At last, legislation is starting to level the playing field in online selling by prohibiting the "pre-populating" of retail website tick-boxes in order to stop consumers being "tricked" into buying products and services that they either don't need, or were not consciously in agreement with at the time of the sale.
EU ministers have passed rules designed to strengthen the rights of online consumers, forcing online traders to disclose the total cost of a product - including fees - and customers will have to actively opt-in to extras. EU Members will have two years to implement these enforced rules throughout their countries.
14 days to “cool off”
Interestingly, customers will now also be exempt from any costs of which they were not "properly informed" before placing an order and will be given a 14-day "cooling off" period for withdrawing from a sales contract, doubling the current mandatory period of seven days. In addition to this, traders will not be allowed to make profits from standard applied charges associated with a sale. For example, a retailer cannot now make a profit from charges levied on customers for using a credit card and those with telephone sales hotlines will only be allowed to charge customers basic call rates.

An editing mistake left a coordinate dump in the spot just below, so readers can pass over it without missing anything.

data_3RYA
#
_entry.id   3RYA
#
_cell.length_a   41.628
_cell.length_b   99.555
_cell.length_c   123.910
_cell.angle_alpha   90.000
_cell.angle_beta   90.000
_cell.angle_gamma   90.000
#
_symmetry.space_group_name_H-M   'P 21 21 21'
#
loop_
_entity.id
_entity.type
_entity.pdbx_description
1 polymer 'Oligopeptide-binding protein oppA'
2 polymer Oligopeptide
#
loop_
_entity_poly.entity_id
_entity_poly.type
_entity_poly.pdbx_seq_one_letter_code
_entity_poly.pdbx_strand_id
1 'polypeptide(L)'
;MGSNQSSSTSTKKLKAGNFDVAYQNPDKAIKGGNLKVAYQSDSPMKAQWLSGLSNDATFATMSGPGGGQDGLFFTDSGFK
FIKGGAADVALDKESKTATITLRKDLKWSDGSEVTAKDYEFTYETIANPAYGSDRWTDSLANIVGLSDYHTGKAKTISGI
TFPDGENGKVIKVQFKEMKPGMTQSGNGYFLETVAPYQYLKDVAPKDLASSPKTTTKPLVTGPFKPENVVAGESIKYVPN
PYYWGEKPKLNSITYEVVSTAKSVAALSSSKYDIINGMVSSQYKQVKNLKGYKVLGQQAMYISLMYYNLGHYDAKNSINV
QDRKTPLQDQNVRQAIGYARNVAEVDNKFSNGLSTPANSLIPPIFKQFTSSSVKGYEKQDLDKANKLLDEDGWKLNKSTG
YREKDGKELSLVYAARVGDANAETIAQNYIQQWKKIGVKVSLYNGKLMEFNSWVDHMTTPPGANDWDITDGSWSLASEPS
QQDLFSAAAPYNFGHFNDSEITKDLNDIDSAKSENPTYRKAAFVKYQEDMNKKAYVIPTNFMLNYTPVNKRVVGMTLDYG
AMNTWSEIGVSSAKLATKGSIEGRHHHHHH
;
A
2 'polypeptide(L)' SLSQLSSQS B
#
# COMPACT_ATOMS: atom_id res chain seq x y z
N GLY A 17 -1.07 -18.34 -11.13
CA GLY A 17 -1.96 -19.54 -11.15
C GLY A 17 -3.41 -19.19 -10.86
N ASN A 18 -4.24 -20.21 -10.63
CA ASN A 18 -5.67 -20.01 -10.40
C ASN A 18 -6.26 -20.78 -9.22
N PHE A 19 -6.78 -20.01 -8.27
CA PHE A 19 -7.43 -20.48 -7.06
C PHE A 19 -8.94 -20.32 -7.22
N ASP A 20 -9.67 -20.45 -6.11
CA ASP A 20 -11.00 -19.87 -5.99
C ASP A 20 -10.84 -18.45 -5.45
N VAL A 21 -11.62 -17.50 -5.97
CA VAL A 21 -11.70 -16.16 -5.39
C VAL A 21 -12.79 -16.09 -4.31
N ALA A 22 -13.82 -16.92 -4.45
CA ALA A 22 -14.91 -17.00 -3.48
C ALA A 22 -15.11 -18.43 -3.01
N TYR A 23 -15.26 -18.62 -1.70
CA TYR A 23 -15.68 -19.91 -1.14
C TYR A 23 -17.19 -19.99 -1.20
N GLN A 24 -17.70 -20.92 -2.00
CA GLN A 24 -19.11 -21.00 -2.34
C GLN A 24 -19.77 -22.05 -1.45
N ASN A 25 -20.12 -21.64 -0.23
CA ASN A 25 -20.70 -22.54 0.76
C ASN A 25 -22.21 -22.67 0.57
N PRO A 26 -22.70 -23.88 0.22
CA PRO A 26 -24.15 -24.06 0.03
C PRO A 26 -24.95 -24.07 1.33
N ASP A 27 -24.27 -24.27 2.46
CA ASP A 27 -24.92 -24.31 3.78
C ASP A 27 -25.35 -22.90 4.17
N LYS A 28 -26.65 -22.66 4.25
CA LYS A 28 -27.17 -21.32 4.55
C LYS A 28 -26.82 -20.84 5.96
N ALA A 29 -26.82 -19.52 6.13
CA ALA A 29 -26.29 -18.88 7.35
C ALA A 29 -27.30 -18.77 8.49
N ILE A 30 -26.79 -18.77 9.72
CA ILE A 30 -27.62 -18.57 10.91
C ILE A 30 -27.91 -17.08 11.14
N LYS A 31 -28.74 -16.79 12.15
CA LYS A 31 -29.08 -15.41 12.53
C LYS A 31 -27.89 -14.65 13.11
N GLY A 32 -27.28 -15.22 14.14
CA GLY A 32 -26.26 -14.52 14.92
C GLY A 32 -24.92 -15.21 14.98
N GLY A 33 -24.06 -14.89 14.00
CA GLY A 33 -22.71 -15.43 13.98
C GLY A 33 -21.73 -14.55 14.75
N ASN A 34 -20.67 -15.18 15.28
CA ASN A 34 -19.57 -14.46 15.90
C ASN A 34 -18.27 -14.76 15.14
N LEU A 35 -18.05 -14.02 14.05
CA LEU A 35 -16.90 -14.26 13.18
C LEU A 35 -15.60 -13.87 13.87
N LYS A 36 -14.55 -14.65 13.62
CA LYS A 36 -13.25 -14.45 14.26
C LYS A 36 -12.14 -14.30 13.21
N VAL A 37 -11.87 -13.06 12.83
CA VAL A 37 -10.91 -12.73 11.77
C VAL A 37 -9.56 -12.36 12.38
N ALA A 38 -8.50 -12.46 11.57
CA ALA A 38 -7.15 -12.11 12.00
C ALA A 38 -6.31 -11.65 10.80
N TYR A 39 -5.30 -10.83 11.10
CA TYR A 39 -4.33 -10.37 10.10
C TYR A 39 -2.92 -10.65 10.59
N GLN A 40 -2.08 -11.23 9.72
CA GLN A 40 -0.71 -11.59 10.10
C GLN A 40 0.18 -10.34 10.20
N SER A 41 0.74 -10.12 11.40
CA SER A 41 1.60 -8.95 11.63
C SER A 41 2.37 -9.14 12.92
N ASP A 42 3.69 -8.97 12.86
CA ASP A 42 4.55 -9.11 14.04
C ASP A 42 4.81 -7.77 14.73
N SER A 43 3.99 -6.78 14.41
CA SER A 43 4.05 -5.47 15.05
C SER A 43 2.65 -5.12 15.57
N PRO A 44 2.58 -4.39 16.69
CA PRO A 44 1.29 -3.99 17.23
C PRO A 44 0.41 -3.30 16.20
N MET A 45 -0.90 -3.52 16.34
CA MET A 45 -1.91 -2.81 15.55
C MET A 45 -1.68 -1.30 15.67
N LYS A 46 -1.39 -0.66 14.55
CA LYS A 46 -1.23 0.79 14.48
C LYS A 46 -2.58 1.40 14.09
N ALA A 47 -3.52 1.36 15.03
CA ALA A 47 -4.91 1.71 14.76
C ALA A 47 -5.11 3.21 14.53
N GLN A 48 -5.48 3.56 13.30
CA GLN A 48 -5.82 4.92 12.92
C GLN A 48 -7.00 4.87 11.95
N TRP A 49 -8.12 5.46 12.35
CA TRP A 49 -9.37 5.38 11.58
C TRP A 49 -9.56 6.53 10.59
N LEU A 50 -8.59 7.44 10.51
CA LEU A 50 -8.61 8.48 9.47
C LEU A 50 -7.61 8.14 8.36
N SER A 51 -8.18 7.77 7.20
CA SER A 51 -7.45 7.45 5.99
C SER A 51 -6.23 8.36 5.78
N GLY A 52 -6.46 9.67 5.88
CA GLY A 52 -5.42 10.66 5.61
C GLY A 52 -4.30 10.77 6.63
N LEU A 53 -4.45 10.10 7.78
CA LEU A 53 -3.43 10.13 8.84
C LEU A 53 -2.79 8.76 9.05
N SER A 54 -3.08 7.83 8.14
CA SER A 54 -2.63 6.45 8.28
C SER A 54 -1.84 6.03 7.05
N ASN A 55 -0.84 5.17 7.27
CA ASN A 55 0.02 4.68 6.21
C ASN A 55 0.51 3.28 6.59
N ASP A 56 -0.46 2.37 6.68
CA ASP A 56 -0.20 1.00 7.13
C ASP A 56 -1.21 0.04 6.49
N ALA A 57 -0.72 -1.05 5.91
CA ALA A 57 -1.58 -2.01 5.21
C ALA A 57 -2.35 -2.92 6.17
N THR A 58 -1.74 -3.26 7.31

We, as consumers, are all prone to the odd "temporary lapse of concentration" when buying online. These changes mean that we will all know the exact price of an online product including fees and we will be refunded for any unwanted sale within 14 days.
This IS progress.
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